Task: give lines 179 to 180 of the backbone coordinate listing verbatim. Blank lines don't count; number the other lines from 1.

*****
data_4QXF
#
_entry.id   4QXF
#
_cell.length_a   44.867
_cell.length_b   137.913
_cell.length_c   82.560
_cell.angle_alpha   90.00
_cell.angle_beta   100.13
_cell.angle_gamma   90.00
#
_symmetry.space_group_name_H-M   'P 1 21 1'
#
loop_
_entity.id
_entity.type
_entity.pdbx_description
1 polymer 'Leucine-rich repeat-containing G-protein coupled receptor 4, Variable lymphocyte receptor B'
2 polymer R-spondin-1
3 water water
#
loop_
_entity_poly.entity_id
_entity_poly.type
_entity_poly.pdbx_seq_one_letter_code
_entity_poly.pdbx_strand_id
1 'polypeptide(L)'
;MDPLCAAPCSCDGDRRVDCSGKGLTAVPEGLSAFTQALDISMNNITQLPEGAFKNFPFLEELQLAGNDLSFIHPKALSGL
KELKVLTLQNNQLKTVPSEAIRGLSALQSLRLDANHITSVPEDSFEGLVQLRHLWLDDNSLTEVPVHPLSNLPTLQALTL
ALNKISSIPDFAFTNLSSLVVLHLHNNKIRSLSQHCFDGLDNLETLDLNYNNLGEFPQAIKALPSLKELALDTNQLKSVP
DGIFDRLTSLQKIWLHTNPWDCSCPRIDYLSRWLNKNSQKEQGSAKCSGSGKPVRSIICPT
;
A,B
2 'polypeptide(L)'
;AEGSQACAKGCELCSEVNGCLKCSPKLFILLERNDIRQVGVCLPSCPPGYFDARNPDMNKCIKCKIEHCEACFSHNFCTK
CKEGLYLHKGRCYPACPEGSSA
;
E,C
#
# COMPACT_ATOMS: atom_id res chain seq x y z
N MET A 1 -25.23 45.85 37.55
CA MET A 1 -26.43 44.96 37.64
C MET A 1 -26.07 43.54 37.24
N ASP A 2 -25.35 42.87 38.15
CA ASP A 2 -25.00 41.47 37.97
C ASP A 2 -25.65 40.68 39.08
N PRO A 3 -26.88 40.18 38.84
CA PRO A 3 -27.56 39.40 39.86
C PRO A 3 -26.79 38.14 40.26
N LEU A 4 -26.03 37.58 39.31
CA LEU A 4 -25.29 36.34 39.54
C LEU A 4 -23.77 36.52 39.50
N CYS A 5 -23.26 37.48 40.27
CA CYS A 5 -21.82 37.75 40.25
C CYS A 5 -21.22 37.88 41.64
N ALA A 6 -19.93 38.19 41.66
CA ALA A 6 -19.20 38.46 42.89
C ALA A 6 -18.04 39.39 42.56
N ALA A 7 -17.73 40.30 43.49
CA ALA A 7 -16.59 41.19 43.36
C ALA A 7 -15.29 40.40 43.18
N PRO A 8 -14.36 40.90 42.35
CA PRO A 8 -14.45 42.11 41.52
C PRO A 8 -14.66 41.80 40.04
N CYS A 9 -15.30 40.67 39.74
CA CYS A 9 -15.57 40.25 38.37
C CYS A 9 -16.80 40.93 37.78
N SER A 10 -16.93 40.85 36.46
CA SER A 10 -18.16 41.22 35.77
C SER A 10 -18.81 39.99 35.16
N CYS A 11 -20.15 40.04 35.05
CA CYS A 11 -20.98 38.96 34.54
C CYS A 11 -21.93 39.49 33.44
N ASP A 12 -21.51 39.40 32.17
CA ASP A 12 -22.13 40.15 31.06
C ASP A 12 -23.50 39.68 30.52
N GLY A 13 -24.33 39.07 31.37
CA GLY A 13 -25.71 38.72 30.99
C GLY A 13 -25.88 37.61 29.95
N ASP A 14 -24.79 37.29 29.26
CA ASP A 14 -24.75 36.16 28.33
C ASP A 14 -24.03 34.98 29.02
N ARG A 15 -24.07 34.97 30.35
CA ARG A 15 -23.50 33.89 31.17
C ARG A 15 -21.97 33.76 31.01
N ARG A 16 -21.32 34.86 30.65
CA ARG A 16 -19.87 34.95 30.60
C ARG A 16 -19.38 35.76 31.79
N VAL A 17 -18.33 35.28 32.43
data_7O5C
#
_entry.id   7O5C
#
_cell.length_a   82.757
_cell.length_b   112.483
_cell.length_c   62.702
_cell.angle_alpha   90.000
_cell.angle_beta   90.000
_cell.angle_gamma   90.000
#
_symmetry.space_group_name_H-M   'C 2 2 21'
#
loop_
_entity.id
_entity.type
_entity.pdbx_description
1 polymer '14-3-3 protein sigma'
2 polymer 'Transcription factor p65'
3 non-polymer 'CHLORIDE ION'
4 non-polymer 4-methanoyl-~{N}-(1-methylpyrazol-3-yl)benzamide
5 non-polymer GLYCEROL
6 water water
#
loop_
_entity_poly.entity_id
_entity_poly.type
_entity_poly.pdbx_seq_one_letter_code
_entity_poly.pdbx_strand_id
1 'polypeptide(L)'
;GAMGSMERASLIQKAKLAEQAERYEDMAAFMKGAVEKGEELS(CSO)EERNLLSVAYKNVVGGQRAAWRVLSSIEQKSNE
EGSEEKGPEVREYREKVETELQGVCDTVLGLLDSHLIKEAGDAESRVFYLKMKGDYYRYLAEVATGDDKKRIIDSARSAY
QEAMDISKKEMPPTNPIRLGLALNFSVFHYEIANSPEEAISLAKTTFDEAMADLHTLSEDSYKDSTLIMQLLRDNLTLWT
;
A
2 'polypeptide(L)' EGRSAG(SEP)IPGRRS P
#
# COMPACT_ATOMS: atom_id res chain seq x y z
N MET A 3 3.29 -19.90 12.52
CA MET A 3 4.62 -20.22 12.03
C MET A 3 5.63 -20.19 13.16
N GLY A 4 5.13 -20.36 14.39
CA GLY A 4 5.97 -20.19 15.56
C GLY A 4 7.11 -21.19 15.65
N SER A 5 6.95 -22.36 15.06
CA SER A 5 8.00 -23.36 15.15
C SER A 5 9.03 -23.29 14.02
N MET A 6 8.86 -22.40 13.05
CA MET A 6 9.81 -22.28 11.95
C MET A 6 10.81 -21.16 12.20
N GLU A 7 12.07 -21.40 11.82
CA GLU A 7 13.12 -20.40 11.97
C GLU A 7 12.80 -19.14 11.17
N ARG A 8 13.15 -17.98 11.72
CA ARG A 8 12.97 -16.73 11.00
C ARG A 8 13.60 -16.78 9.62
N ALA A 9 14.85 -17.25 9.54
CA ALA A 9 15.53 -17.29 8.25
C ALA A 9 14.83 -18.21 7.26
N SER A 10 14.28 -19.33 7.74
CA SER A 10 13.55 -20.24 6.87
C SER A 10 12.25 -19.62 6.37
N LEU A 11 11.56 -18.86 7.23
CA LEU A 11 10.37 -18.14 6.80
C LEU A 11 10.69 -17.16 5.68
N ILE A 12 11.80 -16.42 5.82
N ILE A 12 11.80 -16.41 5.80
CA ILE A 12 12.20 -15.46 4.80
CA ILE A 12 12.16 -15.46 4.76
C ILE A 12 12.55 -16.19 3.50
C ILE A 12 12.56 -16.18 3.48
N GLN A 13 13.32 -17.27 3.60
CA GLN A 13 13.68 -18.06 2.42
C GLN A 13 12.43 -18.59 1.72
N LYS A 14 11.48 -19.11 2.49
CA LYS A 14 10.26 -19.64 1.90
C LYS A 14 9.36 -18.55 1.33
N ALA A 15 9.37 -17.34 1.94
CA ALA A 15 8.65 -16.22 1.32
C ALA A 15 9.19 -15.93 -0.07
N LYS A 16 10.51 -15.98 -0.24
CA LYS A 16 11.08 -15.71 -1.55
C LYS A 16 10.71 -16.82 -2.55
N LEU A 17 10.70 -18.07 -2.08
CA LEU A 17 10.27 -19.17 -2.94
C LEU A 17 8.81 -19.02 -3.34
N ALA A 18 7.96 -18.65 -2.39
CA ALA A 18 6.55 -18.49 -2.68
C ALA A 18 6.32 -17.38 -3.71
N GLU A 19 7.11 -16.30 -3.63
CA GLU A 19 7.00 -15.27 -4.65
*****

N GLU A 19 7.11 -16.30 -3.63
CA GLU A 19 7.00 -15.27 -4.65